Your perspective and approach should (and hopefully will) encourage anyone interested but still on the fence (maybe being aprehensive about not beginning at the beginning) to simply step off the spectator side-line and just 'do something'. Silly thing, but making an LED blink or fade brings a sense of accomplishment.

 

---

 

[i'm unable to figure out 'multiquoting' from IPB, so from here forward I will be manually winging it]

 

---

 

jpnorair,

 

Thanks for the links you provided. I hope I discover that I have the same level of interest in algorithms as you have. It will probably take some time for me to digest and then follow-up further. I guess we'll see where I end up.

 

---

 

yyrkoon,

 

I have options, when it comes to which computer I could use. I have passed Linux by for now, and chose a Win7x64 PC from my collection. I re-installed fresh and then added CCS 5.3, Energia 009, TI Getting Started Workshop, Grace, and a few other things were also installed but as yet are still unused. I'm not sure if I should have chosen Win7x32 instead. The PC hardware is overkill (8 core AMD 32GB RAM and so forth). Once I have determined which way I will go (IAR, CCS, Energia, etc), I plan on choosing the appropiate OS to host it all, then rebuild it all on a dual or quad core laptop that can stay at my bench (again, staying away from Linux for a while).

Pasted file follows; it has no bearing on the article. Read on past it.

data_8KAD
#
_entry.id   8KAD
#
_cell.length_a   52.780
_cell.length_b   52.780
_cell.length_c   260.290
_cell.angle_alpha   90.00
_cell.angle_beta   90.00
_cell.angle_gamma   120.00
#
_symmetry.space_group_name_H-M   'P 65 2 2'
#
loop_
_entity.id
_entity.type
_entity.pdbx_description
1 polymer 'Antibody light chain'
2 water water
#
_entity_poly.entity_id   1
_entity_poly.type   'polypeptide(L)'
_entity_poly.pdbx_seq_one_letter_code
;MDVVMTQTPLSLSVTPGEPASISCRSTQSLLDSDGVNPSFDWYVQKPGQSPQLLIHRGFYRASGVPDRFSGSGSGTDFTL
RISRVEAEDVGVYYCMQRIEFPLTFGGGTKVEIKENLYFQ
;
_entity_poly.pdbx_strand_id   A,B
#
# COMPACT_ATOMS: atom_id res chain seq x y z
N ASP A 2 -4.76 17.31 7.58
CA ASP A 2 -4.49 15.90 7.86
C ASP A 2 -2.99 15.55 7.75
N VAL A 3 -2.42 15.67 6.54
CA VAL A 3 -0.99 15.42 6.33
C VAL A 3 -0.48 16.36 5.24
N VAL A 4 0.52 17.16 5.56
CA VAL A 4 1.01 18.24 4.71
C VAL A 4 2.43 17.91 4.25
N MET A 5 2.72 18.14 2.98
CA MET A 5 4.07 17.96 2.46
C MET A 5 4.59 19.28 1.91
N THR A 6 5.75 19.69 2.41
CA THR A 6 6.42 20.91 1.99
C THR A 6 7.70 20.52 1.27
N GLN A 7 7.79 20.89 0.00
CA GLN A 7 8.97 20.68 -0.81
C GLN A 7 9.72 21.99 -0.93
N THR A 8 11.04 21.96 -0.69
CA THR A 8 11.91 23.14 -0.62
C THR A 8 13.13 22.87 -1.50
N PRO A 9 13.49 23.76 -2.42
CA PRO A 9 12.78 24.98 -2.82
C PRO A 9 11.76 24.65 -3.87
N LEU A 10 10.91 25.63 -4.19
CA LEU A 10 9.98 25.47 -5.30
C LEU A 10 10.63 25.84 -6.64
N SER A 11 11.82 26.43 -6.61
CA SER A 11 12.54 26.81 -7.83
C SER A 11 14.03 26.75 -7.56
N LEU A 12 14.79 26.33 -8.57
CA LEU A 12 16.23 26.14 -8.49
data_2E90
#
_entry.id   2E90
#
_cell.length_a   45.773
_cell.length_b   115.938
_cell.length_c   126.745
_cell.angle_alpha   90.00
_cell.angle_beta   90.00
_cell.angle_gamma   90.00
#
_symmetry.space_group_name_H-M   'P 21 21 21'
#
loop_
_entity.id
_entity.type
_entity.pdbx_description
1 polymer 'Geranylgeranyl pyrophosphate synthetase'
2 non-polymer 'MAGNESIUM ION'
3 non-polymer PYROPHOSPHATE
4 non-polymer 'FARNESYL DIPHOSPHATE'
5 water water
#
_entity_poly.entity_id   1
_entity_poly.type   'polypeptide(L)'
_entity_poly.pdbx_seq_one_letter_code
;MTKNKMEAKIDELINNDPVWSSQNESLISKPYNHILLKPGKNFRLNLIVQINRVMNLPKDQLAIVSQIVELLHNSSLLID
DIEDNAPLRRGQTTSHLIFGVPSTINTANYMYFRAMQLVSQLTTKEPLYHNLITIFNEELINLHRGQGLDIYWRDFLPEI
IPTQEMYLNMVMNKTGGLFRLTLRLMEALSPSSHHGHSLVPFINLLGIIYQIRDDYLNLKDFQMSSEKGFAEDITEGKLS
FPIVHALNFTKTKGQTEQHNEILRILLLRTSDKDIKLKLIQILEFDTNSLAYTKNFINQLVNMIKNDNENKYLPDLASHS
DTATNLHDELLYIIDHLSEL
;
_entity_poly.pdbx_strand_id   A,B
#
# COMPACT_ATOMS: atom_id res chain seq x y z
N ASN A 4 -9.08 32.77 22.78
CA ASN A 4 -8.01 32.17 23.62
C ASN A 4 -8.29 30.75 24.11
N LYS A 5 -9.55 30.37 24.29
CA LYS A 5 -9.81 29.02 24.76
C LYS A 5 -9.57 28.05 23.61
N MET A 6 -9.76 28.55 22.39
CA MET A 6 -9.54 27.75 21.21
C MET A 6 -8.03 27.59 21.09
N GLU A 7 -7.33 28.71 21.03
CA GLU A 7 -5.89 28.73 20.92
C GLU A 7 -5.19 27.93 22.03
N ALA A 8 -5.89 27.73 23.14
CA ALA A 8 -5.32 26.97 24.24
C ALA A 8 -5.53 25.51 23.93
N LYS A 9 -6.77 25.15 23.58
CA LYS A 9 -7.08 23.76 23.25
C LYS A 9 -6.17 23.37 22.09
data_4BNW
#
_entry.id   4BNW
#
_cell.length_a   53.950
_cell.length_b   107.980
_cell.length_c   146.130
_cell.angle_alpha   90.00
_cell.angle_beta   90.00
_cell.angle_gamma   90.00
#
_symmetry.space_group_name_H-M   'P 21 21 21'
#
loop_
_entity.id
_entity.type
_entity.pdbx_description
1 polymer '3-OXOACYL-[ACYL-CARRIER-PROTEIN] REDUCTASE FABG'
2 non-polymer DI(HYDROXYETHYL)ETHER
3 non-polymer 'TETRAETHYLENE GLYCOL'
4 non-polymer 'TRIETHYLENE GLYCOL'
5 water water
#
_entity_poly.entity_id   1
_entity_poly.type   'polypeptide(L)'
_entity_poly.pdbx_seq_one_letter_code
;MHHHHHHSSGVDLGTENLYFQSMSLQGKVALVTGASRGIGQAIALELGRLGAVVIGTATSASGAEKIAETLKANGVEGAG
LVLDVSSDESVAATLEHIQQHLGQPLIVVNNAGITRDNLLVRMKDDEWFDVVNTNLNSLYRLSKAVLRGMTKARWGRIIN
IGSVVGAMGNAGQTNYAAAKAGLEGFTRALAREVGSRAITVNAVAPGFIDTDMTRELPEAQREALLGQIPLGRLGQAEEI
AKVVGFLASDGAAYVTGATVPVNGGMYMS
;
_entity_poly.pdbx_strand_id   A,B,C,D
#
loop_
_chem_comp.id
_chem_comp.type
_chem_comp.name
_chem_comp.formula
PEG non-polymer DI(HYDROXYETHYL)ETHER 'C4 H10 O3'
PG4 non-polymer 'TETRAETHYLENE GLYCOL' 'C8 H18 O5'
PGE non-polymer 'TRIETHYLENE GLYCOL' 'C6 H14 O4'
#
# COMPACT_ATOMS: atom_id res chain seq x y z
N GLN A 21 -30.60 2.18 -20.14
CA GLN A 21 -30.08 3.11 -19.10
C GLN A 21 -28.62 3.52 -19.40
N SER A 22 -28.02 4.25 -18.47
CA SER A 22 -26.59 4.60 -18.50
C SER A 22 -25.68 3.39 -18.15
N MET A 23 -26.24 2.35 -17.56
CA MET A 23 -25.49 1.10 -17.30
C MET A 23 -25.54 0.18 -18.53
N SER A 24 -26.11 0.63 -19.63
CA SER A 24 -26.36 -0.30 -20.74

Those links you posted most recently are just the sort of thing I was looking for at this very moment. No doubt, I'll discover more things that bring more questions. Which is a good thing. Thanks again. I'll be owing you 6 pop-tops pretty soon.

 

---

 

roadrunner84,

 

If that book ends up being much help to you, would you post the title later?

 

---

 

[ending replies to recent posts]

 

I'm not sure which I should focus on more, at the moment. Should I proceed with studying 'C' in more depth? Should I turn my attention to figuring out how to use the compiler to talk to the hardware?

 

At the moment, I can't use CCS for anything except pasting code from other people's projects - simply because I don't know how to tell CCS to tell the LaunchPad what I want it to do.  An example would be the crystal I soldered to one of the boards (Is that PSEL or WD or something else entirely?). Another example is the Real-Time-Clock module I want to use (If I put it on P2_2 it doesn't appear that telling CCS to look at P2_2 will get me anything productive).